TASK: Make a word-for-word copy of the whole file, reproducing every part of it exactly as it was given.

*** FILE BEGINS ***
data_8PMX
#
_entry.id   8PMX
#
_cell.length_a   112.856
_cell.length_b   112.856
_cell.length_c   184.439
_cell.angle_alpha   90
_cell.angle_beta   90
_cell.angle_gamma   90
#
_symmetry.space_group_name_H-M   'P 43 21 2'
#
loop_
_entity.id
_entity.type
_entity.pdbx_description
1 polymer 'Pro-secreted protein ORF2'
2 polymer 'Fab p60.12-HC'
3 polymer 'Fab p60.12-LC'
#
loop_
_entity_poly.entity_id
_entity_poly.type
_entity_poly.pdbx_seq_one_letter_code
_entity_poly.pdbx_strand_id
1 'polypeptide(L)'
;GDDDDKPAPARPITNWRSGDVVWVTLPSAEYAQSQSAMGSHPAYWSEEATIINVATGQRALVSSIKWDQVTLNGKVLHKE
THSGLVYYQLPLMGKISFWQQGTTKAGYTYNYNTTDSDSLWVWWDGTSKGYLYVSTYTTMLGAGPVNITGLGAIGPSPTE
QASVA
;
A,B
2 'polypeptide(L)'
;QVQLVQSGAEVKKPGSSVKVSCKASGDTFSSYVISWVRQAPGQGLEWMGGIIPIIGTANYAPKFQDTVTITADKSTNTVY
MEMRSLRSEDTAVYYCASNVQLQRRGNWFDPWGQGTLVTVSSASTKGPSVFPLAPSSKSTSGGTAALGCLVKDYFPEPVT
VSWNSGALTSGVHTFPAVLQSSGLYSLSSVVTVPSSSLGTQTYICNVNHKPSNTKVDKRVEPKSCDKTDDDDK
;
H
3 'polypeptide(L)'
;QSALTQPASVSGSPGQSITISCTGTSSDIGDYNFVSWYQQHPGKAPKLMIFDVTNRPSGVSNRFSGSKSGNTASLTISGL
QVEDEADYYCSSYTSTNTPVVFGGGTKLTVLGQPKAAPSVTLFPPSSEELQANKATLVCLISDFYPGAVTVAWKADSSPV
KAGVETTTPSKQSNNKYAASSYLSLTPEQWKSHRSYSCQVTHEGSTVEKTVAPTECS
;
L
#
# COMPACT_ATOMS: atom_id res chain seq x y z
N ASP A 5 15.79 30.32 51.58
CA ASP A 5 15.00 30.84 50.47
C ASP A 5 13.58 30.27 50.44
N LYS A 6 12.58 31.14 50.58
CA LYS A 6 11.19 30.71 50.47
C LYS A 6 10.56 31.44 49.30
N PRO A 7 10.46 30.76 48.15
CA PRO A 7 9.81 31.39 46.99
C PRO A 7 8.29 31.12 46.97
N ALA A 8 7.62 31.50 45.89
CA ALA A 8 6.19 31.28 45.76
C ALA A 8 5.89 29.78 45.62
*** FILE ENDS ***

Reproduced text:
data_8PMX
#
_entry.id   8PMX
#
_cell.length_a   112.856
_cell.length_b   112.856
_cell.length_c   184.439
_cell.angle_alpha   90
_cell.angle_beta   90
_cell.angle_gamma   90
#
_symmetry.space_group_name_H-M   'P 43 21 2'
#
loop_
_entity.id
_entity.type
_entity.pdbx_description
1 polymer 'Pro-secreted protein ORF2'
2 polymer 'Fab p60.12-HC'
3 polymer 'Fab p60.12-LC'
#
loop_
_entity_poly.entity_id
_entity_poly.type
_entity_poly.pdbx_seq_one_letter_code
_entity_poly.pdbx_strand_id
1 'polypeptide(L)'
;GDDDDKPAPARPITNWRSGDVVWVTLPSAEYAQSQSAMGSHPAYWSEEATIINVATGQRALVSSIKWDQVTLNGKVLHKE
THSGLVYYQLPLMGKISFWQQGTTKAGYTYNYNTTDSDSLWVWWDGTSKGYLYVSTYTTMLGAGPVNITGLGAIGPSPTE
QASVA
;
A,B
2 'polypeptide(L)'
;QVQLVQSGAEVKKPGSSVKVSCKASGDTFSSYVISWVRQAPGQGLEWMGGIIPIIGTANYAPKFQDTVTITADKSTNTVY
MEMRSLRSEDTAVYYCASNVQLQRRGNWFDPWGQGTLVTVSSASTKGPSVFPLAPSSKSTSGGTAALGCLVKDYFPEPVT
VSWNSGALTSGVHTFPAVLQSSGLYSLSSVVTVPSSSLGTQTYICNVNHKPSNTKVDKRVEPKSCDKTDDDDK
;
H
3 'polypeptide(L)'
;QSALTQPASVSGSPGQSITISCTGTSSDIGDYNFVSWYQQHPGKAPKLMIFDVTNRPSGVSNRFSGSKSGNTASLTISGL
QVEDEADYYCSSYTSTNTPVVFGGGTKLTVLGQPKAAPSVTLFPPSSEELQANKATLVCLISDFYPGAVTVAWKADSSPV
KAGVETTTPSKQSNNKYAASSYLSLTPEQWKSHRSYSCQVTHEGSTVEKTVAPTECS
;
L
#
# COMPACT_ATOMS: atom_id res chain seq x y z
N ASP A 5 15.79 30.32 51.58
CA ASP A 5 15.00 30.84 50.47
C ASP A 5 13.58 30.27 50.44
N LYS A 6 12.58 31.14 50.58
CA LYS A 6 11.19 30.71 50.47
C LYS A 6 10.56 31.44 49.30
N PRO A 7 10.46 30.76 48.15
CA PRO A 7 9.81 31.39 46.99
C PRO A 7 8.29 31.12 46.97
N ALA A 8 7.62 31.50 45.89
CA ALA A 8 6.19 31.28 45.76
C ALA A 8 5.89 29.78 45.62